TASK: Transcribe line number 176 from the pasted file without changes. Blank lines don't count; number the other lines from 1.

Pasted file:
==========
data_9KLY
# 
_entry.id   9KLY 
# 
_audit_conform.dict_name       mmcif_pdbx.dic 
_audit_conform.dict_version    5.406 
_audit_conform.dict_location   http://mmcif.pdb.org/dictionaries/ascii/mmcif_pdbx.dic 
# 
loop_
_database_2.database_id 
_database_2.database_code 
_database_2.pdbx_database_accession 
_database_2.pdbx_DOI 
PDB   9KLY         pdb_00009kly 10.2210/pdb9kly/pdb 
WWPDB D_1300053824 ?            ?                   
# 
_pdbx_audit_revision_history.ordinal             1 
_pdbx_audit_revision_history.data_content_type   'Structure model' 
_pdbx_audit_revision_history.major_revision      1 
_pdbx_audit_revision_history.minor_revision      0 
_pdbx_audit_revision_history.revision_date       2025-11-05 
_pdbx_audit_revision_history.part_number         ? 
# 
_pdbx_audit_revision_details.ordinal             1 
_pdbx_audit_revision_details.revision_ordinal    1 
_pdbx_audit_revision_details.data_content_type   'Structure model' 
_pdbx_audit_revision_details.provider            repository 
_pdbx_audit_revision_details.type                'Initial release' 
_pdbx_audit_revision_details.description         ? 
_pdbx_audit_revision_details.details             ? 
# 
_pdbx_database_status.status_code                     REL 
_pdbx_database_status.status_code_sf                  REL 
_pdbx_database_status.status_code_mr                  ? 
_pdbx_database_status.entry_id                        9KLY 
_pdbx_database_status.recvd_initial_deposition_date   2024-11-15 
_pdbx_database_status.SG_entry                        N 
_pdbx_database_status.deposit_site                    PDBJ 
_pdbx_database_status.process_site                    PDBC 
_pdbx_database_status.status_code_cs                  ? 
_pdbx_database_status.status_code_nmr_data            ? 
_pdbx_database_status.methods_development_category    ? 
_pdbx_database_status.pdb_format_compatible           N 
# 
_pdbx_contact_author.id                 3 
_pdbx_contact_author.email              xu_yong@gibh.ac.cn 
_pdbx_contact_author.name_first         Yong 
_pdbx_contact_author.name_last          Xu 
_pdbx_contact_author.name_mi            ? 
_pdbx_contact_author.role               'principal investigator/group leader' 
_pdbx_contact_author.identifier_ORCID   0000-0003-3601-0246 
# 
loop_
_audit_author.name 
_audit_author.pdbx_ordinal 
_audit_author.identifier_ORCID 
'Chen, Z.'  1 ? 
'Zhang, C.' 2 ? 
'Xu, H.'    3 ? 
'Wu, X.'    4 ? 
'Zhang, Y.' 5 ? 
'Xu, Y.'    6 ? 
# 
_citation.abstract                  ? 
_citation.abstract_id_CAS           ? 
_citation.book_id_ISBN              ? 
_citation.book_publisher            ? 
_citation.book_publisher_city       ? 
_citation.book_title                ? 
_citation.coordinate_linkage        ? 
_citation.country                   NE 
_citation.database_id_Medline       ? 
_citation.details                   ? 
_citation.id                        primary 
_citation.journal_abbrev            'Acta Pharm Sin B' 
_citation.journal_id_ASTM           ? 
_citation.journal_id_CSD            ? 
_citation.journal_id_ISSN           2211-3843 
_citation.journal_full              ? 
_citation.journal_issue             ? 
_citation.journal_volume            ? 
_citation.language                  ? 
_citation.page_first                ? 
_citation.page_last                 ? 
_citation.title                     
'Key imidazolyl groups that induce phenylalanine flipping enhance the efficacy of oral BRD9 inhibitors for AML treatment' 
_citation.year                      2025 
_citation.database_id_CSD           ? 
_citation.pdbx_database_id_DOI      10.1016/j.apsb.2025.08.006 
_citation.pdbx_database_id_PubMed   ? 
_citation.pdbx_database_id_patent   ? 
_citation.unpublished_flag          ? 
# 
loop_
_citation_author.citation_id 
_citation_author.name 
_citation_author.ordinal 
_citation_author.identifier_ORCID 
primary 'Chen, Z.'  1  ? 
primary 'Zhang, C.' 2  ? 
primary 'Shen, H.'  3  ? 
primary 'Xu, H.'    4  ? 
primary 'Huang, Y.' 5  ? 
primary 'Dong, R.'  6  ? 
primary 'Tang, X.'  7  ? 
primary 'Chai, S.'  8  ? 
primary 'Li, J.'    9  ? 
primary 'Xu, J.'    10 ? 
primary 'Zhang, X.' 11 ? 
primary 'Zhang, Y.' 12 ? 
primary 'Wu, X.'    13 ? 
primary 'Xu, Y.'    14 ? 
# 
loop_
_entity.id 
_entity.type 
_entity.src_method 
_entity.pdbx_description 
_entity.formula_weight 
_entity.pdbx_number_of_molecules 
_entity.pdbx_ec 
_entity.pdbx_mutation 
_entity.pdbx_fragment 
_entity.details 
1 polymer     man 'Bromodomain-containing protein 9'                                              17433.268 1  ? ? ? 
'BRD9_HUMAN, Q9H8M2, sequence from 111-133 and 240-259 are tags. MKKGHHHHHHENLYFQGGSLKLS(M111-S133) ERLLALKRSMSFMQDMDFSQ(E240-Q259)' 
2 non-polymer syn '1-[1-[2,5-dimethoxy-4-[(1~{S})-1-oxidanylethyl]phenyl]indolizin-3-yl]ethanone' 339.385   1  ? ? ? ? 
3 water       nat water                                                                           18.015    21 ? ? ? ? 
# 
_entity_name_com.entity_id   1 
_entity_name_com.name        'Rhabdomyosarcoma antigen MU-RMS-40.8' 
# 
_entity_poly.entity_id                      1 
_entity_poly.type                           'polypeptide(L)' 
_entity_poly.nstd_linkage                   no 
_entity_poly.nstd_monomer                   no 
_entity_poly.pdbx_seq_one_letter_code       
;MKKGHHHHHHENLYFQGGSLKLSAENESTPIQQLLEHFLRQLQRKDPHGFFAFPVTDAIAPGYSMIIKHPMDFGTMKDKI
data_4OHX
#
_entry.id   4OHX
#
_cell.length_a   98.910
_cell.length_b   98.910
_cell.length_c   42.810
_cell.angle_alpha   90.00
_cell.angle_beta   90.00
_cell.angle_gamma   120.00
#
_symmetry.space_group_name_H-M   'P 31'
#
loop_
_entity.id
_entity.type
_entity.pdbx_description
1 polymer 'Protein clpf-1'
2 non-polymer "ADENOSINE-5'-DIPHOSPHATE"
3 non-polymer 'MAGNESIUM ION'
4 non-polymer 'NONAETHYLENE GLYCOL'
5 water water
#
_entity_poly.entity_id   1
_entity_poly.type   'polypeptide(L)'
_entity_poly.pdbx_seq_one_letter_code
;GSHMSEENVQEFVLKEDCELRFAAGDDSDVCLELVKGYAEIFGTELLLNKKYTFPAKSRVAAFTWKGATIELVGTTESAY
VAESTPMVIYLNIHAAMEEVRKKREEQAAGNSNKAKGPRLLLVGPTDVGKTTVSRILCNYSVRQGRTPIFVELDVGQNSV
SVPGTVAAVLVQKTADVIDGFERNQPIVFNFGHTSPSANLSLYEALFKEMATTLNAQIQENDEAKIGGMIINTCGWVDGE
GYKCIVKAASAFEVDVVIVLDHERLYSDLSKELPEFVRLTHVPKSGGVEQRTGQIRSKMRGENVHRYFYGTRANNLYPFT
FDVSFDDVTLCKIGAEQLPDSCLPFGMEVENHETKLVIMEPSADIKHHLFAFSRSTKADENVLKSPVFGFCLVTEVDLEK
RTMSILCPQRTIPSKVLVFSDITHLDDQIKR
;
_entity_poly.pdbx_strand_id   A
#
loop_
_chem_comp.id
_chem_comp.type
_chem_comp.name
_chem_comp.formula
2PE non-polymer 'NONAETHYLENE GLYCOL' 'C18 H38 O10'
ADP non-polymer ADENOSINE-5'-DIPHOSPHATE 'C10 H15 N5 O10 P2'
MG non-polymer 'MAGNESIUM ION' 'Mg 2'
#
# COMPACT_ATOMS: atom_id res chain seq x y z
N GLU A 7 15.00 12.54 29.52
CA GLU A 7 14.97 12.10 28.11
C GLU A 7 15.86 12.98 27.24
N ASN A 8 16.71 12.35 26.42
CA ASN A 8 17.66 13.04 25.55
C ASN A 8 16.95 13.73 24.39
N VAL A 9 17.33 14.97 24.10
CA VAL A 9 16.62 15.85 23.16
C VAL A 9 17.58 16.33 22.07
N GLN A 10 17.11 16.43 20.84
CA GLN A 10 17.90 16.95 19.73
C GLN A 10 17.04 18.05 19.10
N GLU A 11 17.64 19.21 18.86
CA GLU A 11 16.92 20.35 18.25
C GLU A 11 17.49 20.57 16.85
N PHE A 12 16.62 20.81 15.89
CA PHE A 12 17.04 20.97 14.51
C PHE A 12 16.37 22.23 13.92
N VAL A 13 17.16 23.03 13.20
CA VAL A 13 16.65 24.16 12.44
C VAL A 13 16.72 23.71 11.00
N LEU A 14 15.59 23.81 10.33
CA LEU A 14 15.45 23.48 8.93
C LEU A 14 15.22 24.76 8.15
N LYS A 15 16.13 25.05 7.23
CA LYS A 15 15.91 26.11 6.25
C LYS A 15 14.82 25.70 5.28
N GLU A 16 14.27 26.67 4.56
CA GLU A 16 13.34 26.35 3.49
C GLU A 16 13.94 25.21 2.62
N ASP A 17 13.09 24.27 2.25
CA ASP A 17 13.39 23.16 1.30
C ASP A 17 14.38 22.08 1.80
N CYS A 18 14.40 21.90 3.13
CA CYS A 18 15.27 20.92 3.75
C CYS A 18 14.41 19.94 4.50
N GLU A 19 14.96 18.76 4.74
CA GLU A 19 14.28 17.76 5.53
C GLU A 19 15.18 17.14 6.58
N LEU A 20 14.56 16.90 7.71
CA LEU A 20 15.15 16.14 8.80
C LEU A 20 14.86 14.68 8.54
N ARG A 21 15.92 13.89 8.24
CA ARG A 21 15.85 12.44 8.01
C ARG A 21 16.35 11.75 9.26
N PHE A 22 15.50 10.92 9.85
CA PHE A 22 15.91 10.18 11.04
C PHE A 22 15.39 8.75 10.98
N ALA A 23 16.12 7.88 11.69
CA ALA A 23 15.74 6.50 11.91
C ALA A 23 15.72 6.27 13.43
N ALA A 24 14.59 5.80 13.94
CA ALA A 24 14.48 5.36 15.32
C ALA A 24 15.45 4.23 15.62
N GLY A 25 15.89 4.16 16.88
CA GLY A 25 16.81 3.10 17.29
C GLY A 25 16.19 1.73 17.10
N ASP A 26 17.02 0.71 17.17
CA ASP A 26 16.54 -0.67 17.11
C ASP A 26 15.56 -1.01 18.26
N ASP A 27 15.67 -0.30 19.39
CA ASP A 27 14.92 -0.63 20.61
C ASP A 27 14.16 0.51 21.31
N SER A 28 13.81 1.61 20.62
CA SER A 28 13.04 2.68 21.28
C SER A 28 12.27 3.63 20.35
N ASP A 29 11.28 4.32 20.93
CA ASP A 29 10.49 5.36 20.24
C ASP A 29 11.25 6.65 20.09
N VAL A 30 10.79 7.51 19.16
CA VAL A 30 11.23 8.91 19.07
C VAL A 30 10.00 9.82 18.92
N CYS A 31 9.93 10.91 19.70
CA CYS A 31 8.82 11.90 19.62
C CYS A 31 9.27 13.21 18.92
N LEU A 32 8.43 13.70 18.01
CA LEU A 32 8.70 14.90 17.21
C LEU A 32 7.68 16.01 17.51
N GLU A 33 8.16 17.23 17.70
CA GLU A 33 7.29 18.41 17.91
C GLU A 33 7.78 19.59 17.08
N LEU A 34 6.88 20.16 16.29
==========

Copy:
_chem_comp.type